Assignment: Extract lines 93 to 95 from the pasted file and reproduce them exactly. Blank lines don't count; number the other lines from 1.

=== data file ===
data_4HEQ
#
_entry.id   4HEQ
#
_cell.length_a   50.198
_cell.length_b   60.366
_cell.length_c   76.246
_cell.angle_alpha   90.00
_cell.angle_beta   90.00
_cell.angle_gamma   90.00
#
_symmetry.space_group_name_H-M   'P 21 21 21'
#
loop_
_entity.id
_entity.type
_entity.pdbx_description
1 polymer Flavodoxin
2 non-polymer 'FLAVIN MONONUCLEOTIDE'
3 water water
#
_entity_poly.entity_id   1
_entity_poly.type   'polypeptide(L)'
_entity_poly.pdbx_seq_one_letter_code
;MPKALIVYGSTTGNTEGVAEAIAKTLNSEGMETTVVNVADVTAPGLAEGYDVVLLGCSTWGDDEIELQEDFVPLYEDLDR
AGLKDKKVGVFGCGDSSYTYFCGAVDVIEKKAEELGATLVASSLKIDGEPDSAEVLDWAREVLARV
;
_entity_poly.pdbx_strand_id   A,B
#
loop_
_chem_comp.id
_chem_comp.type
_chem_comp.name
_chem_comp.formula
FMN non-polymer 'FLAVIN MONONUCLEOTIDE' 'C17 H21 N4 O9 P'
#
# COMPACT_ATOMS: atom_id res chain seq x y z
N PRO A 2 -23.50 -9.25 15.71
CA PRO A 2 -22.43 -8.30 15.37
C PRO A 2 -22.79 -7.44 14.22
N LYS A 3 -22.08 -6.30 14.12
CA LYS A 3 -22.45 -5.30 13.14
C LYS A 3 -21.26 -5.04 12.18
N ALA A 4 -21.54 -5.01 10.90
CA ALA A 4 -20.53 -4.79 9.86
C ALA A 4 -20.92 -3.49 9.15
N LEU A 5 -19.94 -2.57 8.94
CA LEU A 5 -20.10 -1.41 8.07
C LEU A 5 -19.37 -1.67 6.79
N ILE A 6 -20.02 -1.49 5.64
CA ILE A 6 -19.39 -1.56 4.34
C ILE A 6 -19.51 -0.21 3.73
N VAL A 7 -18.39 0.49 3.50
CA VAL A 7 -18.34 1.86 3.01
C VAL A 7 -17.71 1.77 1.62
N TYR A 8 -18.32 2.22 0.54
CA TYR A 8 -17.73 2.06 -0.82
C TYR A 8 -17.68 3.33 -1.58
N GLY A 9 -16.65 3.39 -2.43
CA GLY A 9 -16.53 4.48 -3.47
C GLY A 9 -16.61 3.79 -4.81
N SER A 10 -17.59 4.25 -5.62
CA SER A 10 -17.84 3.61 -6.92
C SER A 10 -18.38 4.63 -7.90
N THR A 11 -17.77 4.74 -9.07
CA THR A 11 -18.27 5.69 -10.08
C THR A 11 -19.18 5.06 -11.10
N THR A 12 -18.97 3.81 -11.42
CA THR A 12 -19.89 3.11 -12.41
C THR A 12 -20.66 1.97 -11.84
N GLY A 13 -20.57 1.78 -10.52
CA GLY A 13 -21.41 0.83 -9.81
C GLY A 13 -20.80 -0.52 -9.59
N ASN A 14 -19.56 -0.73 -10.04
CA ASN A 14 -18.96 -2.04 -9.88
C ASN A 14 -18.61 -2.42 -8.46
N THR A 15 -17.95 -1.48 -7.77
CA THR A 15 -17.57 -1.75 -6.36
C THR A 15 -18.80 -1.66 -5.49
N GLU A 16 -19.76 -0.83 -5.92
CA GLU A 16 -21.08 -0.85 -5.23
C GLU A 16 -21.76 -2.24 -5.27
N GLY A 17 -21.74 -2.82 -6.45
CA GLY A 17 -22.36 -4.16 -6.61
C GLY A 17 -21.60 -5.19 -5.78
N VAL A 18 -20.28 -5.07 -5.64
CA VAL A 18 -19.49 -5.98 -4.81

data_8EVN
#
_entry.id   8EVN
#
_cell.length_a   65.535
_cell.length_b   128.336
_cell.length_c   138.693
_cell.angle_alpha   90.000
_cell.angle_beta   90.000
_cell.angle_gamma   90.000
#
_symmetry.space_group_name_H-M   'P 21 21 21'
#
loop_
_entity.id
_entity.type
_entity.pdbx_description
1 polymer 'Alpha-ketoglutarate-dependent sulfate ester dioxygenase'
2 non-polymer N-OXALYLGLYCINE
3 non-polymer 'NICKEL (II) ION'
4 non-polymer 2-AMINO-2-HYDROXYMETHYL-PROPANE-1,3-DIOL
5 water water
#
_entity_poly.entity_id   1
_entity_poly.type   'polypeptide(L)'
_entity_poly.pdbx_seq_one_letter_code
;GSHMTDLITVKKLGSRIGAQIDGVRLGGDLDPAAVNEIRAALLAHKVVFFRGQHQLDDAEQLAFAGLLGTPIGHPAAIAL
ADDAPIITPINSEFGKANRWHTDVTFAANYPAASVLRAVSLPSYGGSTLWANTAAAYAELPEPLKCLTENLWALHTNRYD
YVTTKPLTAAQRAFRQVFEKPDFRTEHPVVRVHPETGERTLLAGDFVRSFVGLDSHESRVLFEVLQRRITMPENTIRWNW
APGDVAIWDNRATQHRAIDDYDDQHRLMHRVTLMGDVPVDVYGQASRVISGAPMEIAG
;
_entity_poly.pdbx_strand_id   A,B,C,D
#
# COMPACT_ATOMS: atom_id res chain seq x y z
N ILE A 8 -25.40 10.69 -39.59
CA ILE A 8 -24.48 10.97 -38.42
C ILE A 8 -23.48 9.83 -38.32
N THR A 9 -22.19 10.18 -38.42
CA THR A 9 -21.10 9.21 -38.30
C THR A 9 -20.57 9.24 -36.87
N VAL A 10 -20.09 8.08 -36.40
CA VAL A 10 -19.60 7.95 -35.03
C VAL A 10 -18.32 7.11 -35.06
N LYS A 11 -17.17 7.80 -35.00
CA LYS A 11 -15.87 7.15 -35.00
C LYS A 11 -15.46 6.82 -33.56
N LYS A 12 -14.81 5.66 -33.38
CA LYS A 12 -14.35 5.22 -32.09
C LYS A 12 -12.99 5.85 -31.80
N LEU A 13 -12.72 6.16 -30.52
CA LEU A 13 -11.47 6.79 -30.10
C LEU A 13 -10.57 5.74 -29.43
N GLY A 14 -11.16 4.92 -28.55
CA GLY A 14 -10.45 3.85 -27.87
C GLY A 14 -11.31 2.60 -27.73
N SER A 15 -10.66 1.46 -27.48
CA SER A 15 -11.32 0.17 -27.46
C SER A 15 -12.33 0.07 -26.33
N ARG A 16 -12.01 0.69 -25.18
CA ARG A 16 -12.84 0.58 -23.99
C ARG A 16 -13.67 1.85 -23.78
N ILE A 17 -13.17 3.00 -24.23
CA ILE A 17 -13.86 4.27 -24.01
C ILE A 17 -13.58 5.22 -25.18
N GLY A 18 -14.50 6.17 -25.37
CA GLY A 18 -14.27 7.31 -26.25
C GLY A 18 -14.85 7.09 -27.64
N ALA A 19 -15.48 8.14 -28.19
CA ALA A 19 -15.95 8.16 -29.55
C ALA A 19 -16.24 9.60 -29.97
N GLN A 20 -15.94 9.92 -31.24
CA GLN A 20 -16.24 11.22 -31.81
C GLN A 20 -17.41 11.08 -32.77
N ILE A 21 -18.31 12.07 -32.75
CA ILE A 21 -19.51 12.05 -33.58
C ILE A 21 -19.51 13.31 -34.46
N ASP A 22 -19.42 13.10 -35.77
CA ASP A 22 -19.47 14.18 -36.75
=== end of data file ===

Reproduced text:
_cell.length_b   128.336
_cell.length_c   138.693
_cell.angle_alpha   90.000